Today’s news:

Some trash gets sent out on a rail

Mayor Michael R. Bloomberg, Sanitation Commissioner John J. Doherty and Waste Management of New York, LLC announced that New York City has taken the next step in implementing its historic Solid Waste Management Plan (SWMP) by exporting North Brooklyn’s residential and municipal solid waste by rail instead of truck.

Instead of using long−haul tractor trailers, which clog City roads, bridges and tunnels as they travel to out−of−state landfills, rail cars will export waste using a newly re−designed transfer station.

The announcement took place at the Waste Management Varick Avenue I transfer station in East Williamsburg. The Solid Waste Management Plan establishes a cost−effective, equitable and environmentally sound system for managing the City’s waste for the next 20 years, and it is a key part of the city’s effort to improve air quality, cut traffic, and reduce greenhouse gas emissions.

“By exporting 950 tons of residential and municipal waste per day by rail, we’re eliminating more than 40 long haul tractor trailer trips each day — or about 13,000 trips per year,” said Bloomberg. “That’s not only going to help reduce congestion on the borough’s streets and highways, it also will reduce the city’s greenhouse gas emissions and improve the air we breathe — especially in communities that have long been unjustly saddled with handling other people’s waste.”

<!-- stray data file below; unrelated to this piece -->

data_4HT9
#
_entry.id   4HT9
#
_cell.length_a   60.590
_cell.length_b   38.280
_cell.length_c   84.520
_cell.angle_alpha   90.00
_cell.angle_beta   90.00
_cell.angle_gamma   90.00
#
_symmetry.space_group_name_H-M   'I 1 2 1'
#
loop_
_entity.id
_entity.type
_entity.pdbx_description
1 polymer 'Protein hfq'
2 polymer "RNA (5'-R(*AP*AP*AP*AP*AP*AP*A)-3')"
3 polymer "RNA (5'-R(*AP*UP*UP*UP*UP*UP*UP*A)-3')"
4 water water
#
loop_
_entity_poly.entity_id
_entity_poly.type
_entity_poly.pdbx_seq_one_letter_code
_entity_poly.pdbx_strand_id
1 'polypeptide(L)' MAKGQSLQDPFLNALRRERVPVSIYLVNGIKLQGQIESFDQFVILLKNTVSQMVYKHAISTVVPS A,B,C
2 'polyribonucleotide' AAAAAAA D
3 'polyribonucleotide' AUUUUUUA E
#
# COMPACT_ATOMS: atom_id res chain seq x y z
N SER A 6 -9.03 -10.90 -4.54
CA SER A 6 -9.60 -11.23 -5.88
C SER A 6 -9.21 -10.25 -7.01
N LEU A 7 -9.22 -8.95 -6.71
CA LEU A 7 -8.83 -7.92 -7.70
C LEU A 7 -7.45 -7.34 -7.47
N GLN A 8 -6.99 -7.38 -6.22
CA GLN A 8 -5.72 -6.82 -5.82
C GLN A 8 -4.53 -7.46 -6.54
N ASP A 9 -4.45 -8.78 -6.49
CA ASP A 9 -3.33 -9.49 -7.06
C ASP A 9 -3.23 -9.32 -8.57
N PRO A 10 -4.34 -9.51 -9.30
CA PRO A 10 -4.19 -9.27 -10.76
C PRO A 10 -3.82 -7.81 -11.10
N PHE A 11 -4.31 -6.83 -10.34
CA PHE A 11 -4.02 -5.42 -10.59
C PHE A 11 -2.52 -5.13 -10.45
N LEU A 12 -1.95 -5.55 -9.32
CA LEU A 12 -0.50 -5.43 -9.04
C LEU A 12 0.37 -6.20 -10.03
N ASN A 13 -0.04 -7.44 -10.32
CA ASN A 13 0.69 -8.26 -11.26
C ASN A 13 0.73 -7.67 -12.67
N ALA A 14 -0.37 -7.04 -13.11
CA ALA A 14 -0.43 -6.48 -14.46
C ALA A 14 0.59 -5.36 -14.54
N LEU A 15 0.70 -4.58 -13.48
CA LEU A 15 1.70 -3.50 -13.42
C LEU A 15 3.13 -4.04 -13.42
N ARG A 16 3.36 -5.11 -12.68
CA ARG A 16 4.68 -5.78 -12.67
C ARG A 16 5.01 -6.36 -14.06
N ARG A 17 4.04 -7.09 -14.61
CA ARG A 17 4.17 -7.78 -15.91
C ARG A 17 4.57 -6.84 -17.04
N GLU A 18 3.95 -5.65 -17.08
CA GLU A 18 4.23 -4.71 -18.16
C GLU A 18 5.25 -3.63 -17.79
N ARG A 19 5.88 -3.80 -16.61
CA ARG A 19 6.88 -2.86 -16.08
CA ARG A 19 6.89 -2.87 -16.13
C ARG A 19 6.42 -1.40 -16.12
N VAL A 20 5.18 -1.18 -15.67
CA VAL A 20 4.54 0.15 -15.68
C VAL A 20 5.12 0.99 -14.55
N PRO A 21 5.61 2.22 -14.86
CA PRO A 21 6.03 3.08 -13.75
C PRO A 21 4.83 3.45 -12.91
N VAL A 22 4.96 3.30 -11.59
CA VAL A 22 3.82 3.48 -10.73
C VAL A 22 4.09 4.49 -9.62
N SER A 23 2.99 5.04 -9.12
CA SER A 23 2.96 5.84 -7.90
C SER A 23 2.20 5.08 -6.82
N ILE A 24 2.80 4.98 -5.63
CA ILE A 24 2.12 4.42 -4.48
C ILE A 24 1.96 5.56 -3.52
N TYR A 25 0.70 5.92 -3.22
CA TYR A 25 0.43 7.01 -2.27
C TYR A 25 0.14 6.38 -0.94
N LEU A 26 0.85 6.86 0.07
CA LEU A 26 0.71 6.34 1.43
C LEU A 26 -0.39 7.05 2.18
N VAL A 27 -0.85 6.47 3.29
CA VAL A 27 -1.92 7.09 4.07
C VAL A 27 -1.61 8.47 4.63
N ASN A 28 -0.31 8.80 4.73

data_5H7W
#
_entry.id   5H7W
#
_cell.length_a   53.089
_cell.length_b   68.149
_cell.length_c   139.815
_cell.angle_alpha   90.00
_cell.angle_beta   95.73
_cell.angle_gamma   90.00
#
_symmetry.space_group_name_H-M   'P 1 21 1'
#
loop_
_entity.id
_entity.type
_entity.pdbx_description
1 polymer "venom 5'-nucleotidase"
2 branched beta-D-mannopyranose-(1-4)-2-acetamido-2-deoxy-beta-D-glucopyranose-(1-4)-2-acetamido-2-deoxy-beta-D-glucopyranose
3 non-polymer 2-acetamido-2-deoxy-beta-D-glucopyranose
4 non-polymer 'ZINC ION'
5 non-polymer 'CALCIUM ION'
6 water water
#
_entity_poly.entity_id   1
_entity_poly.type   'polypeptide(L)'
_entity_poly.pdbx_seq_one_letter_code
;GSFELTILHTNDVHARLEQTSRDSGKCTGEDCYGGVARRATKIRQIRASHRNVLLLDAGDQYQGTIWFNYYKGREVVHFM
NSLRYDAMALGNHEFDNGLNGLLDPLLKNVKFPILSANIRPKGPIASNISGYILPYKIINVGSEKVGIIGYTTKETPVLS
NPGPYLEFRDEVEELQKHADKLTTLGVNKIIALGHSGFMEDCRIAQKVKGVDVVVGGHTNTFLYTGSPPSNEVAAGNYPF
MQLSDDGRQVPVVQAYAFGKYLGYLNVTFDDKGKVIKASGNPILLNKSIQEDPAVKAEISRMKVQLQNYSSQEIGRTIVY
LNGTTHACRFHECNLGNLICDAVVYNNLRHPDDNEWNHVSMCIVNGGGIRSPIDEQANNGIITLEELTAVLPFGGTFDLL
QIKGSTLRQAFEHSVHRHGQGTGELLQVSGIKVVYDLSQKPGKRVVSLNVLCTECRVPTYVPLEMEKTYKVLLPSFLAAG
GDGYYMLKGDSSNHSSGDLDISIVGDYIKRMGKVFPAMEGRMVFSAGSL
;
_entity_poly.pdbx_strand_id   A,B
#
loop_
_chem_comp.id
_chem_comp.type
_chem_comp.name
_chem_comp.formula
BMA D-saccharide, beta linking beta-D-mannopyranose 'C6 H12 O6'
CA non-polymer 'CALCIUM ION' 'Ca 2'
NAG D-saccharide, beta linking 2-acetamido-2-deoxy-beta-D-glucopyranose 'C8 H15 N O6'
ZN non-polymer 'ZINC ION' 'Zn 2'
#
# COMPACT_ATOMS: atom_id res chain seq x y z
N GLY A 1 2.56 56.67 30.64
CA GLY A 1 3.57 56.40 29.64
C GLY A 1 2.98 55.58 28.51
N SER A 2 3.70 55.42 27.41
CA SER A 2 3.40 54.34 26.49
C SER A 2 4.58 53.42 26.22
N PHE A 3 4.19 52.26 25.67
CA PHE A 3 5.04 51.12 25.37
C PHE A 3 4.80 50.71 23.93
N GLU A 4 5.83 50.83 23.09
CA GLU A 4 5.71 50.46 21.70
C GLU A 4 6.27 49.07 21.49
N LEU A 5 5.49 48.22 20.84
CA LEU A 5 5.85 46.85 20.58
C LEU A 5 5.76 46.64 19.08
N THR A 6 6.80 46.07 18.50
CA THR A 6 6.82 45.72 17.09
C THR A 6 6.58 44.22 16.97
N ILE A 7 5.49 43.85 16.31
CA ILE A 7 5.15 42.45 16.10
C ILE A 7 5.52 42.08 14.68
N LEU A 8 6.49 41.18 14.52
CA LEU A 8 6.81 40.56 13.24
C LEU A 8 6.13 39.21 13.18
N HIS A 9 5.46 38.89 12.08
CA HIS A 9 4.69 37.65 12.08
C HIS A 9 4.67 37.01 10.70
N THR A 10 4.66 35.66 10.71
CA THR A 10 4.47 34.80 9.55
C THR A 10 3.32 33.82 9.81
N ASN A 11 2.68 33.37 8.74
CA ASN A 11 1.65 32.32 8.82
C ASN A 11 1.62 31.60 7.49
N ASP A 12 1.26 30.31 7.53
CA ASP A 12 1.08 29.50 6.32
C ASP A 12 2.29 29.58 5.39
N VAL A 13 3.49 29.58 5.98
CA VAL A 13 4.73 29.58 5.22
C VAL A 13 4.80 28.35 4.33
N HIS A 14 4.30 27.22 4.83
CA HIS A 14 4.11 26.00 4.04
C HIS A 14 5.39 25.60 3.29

“The Solid Waste Management Plan has revolutionized the way our City handles its solid waste,” said Doherty. “Our long−term contracts with our partner, Waste Management, and the utilization of the Varick Avenue I transfer station, will bring us one step closer to each borough handling their waste more equally.”

Six days per week, the newly re−designed Varick Avenue I transfer station will receive an average of 950 tons of waste per day from Brooklyn Community Boards 1, 3, 4, and 5. Waste will be loaded into rail containers, each holding approximately 18 tons. Once sealed, the containers will be loaded onto rail cars at the adjoining rail yard, and moved by the New York & Atlantic Railway to the Fresh Pond Yard, where it will be connected to CSX Transportation trains for transport to disposal sites.

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